Telephone technology would continually change over time. Calling long distance sometimes took a while depending on where you were located in earlier times (direct dialing was not yet possible due to many local exchanges, so the local exchange would set up the long distance call with other exchanges and that would take sometime to do that). In some rural locales, you had party lines where everyone was on the same line. So when you picked up the phone, you might find someone already talking! Dialing a number meant just that, you dialed a number on the old rotary phone. Speed dialing was not really possible except by mechanical means.
When touch-tone came into being, it made dialing a whole lot faster and easier. Phones changed as well from the old standard wall and desk types to more functional and even stylish types. And technology changed how phone calls were made too. Direct dialing ended the need for having to go through local exchanges for long distance calls. Now you just dialed an area code and the local number to speak with your favorite relative who lived far away. And as predicted by some futuristic science fiction, we now have wireless phones these days without the need of a phone line. Bell’s invention has certainly had an impact on us all. We cannot imagine a world without a phone.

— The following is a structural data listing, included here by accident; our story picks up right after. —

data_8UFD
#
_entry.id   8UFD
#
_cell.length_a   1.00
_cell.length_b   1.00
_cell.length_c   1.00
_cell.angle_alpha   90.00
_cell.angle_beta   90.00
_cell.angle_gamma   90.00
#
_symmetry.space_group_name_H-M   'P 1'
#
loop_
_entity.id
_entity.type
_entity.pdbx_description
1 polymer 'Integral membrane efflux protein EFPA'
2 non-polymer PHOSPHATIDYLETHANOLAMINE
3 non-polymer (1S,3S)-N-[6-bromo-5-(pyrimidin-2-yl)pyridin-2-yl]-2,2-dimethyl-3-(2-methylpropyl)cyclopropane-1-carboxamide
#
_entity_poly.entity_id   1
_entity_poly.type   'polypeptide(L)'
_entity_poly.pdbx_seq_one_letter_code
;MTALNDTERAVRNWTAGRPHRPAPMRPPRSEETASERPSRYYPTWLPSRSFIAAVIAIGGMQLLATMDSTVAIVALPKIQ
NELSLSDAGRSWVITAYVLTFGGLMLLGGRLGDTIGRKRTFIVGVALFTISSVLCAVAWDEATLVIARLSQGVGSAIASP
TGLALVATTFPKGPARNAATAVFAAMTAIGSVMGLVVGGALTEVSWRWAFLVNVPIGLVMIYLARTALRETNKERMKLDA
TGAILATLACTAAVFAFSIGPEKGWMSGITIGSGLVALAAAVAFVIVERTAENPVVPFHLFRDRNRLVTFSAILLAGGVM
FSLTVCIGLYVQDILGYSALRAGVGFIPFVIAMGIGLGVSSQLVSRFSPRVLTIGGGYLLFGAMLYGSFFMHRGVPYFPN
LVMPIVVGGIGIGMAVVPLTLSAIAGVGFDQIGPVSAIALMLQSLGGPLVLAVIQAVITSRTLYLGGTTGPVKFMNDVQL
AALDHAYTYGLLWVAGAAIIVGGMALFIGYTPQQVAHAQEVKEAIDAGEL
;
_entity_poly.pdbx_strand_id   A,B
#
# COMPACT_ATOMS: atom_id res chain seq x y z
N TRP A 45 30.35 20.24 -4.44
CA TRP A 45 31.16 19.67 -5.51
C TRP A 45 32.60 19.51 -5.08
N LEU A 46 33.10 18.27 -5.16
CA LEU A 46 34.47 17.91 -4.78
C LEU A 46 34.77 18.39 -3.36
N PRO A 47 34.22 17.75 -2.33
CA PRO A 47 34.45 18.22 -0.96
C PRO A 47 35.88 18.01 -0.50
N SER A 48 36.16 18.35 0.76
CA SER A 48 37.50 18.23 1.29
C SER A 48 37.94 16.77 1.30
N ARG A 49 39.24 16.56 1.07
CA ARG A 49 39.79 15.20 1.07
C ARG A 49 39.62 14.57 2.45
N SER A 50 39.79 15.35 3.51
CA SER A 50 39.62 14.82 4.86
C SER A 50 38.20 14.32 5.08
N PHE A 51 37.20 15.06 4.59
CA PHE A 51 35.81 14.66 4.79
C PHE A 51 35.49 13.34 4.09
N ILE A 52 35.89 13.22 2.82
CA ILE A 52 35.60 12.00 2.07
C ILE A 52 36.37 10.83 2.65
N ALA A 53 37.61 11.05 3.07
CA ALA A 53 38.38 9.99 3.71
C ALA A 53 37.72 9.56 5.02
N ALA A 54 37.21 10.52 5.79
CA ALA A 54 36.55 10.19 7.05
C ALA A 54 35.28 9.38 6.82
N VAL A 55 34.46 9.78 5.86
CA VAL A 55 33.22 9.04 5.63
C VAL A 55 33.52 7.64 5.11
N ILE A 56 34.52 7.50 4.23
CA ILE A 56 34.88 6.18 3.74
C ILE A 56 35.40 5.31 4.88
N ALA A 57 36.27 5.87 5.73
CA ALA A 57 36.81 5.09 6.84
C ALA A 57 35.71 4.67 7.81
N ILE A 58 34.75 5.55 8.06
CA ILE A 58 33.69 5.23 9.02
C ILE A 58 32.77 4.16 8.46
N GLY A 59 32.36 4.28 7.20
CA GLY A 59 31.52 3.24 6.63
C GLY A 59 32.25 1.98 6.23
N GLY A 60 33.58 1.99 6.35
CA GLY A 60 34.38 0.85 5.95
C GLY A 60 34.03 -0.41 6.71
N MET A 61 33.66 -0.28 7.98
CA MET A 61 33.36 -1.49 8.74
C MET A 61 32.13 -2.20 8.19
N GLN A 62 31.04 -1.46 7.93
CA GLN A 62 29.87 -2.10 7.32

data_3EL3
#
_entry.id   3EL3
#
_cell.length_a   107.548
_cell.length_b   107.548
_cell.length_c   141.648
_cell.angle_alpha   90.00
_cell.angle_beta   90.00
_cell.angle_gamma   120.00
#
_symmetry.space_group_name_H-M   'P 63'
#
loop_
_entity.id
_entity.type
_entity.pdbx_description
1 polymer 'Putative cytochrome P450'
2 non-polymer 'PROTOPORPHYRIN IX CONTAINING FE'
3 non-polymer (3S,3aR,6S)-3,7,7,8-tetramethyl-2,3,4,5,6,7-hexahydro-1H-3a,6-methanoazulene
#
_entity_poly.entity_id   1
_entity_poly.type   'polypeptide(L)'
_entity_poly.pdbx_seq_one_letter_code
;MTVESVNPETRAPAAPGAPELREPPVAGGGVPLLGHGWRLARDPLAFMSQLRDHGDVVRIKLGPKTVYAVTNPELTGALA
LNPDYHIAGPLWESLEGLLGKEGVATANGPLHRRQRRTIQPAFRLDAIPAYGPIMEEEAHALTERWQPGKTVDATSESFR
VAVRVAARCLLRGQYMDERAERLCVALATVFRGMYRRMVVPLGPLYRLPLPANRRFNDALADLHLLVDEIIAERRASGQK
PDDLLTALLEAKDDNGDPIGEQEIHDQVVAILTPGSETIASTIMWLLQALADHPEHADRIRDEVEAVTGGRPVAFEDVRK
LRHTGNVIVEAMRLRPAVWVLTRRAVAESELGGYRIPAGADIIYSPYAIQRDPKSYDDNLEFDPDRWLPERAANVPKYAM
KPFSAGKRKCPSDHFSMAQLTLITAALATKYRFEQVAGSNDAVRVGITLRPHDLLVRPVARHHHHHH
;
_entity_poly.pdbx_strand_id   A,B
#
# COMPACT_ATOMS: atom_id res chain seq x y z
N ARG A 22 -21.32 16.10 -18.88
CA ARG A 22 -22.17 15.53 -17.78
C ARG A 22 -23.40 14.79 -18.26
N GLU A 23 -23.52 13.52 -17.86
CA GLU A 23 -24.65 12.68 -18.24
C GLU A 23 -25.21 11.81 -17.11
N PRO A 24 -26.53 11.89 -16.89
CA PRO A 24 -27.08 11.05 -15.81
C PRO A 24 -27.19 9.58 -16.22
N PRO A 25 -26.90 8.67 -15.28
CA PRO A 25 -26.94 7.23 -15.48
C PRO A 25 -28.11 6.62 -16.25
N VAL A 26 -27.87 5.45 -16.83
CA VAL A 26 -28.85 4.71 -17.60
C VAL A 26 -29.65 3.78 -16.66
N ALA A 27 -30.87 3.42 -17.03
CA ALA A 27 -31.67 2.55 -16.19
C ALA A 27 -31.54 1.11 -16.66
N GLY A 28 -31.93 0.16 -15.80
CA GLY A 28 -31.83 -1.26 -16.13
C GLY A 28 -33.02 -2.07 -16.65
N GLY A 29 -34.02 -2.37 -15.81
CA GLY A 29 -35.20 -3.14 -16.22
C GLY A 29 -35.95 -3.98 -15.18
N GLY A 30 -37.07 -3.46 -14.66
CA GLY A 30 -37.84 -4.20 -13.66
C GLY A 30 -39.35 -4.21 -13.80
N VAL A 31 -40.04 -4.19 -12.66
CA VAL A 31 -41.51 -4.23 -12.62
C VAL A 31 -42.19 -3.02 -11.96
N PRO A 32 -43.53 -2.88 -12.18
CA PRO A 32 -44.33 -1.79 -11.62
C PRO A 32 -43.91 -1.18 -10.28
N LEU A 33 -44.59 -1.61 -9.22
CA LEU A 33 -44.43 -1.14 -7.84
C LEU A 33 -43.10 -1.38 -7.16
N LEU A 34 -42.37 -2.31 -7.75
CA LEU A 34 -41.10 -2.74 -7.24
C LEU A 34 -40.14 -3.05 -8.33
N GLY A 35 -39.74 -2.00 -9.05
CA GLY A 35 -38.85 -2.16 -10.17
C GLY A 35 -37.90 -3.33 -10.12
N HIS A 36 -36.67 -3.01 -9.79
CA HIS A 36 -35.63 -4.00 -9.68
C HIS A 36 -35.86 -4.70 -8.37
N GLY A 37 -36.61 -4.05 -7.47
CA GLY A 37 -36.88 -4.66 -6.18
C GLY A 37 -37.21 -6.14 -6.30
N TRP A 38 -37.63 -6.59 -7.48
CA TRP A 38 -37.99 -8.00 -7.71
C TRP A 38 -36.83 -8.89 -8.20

On 31 Jan 1865, the U.S. Congress approved the 13th Amendment to the Constitution. This amendment abolishes slavery and involuntary servitude for the entire country. The wording was simple:
Neither slavery nor involuntary servitude, except as a punishment for crime whereof the party shall have been duly convicted, shall exist within the United States, or any place subject to their jurisdiction.